Cyprus does not have enough trained professionals specialising in elderly care and treatment, the health ministry’s technical committee on old age said on Tuesday after submitting a draft of its national strategy for the health of the elderly.
Drafted in collaboration with workshop participants, the strategy is now with all involved agencies for study and submission suggestions.
The draft identified difficulties in the synchronisation of government services dealing with the health of the elderly and insufficient at-home care, and pointed out the need to allocate more time to elderly patients at health centres, especially in rural areas.
It also emphasised the need to support the elderly in matters of technology which, in addition to its contribution to the socialisation of the individual, will also help cover any gaps created after the implementation of health scheme Gesy, which relies on an electronic system for data recording and informing patients.
“The support of healthy ageing through home care is achieved through the education of home caregivers, based on scientific training programmes but also through the education of domestic helpers, aiming at the quality of the services offered and the safety of the caregivers,” the draft said.
At the same time, it said a mechanism for the general supervision of caregivers is needed for the implementation of correct practices, and that the autonomy of the elderly must be preserved throughout these processes.
The draft said there is a need for comprehensive research, continuous training and proper information of the medical community, nurses and caregivers, but also relief from informal caregivers and recognition of the care provided by relatives/friends.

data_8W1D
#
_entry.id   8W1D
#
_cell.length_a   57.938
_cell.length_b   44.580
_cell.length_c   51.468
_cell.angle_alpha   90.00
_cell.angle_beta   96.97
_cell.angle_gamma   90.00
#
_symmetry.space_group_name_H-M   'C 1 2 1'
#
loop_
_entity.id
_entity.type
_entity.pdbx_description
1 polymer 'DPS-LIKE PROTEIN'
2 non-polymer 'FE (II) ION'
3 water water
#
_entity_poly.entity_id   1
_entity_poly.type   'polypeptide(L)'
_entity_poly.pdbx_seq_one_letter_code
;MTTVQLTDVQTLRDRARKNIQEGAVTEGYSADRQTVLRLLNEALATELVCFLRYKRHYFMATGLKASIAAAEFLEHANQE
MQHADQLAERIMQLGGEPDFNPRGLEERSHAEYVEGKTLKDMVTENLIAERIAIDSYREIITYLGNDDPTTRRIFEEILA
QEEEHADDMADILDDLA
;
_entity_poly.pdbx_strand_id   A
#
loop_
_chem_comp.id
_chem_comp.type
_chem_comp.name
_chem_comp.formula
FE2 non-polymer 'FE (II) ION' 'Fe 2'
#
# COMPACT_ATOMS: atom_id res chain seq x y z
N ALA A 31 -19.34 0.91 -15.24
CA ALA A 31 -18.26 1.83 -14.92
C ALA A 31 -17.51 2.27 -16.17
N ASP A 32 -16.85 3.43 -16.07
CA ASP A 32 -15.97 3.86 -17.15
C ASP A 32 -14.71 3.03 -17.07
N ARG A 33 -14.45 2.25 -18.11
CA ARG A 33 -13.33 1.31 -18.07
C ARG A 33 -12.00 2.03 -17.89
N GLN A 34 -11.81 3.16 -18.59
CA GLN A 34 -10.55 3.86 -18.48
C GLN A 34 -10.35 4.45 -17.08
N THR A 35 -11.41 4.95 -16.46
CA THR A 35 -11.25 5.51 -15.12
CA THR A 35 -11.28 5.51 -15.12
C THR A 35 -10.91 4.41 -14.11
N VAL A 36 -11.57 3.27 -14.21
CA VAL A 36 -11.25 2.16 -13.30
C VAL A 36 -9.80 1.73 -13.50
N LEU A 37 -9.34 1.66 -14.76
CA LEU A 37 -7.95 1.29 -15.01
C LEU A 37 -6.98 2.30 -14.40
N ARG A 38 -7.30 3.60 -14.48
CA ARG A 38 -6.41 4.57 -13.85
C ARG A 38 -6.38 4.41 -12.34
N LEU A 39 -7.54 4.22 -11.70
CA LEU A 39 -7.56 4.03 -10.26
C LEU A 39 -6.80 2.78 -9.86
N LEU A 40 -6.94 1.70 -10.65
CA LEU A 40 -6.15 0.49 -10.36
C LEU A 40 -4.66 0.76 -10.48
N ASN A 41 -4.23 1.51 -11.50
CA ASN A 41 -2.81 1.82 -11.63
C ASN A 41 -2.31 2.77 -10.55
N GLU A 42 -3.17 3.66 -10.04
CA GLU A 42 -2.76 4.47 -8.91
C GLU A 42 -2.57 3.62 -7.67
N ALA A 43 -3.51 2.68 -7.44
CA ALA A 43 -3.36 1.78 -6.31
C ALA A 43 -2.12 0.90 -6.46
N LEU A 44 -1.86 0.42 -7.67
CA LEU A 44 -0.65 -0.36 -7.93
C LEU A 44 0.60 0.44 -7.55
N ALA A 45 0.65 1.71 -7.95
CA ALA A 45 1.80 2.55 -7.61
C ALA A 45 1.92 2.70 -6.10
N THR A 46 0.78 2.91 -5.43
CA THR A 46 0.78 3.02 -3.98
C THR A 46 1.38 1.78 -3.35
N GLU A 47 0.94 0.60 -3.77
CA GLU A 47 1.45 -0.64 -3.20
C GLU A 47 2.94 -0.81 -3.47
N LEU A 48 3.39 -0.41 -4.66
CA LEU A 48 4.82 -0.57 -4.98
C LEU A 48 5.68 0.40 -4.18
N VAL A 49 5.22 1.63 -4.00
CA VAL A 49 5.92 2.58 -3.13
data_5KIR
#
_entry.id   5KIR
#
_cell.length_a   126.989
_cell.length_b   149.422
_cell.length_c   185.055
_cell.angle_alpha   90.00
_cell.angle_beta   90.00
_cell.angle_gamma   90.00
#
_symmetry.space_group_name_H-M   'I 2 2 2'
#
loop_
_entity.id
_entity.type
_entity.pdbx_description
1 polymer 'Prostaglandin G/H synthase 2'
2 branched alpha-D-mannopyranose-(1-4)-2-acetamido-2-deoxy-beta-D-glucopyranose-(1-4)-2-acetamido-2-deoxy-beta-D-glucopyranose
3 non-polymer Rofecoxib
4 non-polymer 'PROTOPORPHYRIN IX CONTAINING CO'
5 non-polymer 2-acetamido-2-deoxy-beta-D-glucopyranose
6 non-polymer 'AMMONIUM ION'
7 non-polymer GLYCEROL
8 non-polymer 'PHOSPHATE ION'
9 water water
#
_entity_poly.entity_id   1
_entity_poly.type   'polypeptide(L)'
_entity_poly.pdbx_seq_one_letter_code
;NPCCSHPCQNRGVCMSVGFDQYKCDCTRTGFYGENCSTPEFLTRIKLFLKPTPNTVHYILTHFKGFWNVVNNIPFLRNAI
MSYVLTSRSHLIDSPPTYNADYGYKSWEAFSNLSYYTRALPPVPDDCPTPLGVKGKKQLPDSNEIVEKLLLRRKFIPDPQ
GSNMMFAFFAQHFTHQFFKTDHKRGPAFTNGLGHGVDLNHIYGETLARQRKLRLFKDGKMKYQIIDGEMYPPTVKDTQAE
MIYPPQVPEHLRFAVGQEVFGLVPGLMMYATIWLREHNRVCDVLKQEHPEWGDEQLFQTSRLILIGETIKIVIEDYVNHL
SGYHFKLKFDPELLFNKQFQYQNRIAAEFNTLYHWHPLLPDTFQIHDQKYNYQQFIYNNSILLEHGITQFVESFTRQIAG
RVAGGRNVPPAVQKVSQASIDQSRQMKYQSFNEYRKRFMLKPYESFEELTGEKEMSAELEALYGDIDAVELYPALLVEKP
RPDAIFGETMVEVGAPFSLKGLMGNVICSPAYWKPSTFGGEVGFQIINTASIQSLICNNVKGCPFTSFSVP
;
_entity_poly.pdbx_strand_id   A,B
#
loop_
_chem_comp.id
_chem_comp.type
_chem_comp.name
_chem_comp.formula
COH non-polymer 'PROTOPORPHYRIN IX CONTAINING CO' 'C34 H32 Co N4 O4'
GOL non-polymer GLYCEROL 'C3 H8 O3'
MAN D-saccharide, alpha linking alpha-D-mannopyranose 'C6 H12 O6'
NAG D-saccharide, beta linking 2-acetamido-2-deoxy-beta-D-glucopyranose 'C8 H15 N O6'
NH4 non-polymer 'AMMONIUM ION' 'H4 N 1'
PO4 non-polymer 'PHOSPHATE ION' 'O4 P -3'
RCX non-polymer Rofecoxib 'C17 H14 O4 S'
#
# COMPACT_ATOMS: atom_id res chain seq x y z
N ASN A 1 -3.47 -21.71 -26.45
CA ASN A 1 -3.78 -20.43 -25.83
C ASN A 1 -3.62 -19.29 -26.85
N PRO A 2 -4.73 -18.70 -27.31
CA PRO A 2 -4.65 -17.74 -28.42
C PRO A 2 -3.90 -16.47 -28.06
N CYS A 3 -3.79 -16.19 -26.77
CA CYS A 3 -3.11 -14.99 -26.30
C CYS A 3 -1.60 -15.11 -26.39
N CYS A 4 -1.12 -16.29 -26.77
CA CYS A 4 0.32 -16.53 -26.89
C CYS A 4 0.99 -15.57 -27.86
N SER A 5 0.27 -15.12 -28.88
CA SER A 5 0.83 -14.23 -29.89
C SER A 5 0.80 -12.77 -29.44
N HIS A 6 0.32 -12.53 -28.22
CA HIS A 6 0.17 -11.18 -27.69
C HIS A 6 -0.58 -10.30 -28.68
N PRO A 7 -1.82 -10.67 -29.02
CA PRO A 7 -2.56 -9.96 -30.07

This includes promoting and certifying the caregiver profession while also offering education about dementia to health professionals through training programmes and postgraduate degrees for nurses, carers and others.
A large gap was also identified in language learning as many caregivers may not speak Greek, and the lack of proper training for foreign caregivers who are often not trained in the right specialty or are unable to recognise signs and symptoms, and have no resources for getting the right training.
The strategy “sets as a basis the preservation and improvement of the health of the elderly through four strategic axes: prevention, promotion of healthy ageing, friendly environment, research and education”.
In terms of prevention, examples given were ways to promote physical activity and actions in the areas of heart disease, nutrition and osteoporosis, which could be implemented while simultaneously increasing the number of geriatricians available and offering services in Cyprus.
Another notable example was bad oral hygiene, which as the draft pointed out “is important for overall health and wellbeing”.
Based on official data, 40 per cent of the elderly have not visited a dentist in the last year, about 19 per cent have untreated tooth decay, and 70 per cent have periodontal disease.
“Poor oral health can negatively impact nutrition and the proper management of chronic conditions, which require more specially trained nursing staff working with a primary care physician or geriatrician”.
A good practice suggested is to run “chronic care clinics” where patients with the same disease are educated in groups. “This approach may, for example, help patients with diabetes achieve better glucose control”.